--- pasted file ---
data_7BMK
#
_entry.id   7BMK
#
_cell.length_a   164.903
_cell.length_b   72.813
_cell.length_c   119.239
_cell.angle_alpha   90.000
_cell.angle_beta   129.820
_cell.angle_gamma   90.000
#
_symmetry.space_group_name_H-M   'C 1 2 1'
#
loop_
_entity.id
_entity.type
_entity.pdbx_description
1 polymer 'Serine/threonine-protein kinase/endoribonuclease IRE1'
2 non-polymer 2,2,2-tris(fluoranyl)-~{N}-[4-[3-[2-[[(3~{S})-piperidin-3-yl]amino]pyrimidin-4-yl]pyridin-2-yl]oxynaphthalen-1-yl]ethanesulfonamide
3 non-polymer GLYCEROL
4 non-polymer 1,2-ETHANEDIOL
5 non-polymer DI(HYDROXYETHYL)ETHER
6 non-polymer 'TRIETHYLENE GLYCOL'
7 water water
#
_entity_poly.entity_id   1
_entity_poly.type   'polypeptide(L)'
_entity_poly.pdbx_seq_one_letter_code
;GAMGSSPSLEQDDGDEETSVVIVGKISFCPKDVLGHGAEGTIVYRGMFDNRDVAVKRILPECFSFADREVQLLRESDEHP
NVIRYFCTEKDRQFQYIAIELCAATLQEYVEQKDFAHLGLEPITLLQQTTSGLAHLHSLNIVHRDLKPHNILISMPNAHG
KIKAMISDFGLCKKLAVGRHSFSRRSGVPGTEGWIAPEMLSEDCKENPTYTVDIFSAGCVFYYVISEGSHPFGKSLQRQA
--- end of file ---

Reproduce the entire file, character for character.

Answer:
data_7BMK
#
_entry.id   7BMK
#
_cell.length_a   164.903
_cell.length_b   72.813
_cell.length_c   119.239
_cell.angle_alpha   90.000
_cell.angle_beta   129.820
_cell.angle_gamma   90.000
#
_symmetry.space_group_name_H-M   'C 1 2 1'
#
loop_
_entity.id
_entity.type
_entity.pdbx_description
1 polymer 'Serine/threonine-protein kinase/endoribonuclease IRE1'
2 non-polymer 2,2,2-tris(fluoranyl)-~{N}-[4-[3-[2-[[(3~{S})-piperidin-3-yl]amino]pyrimidin-4-yl]pyridin-2-yl]oxynaphthalen-1-yl]ethanesulfonamide
3 non-polymer GLYCEROL
4 non-polymer 1,2-ETHANEDIOL
5 non-polymer DI(HYDROXYETHYL)ETHER
6 non-polymer 'TRIETHYLENE GLYCOL'
7 water water
#
_entity_poly.entity_id   1
_entity_poly.type   'polypeptide(L)'
_entity_poly.pdbx_seq_one_letter_code
;GAMGSSPSLEQDDGDEETSVVIVGKISFCPKDVLGHGAEGTIVYRGMFDNRDVAVKRILPECFSFADREVQLLRESDEHP
NVIRYFCTEKDRQFQYIAIELCAATLQEYVEQKDFAHLGLEPITLLQQTTSGLAHLHSLNIVHRDLKPHNILISMPNAHG
KIKAMISDFGLCKKLAVGRHSFSRRSGVPGTEGWIAPEMLSEDCKENPTYTVDIFSAGCVFYYVISEGSHPFGKSLQRQA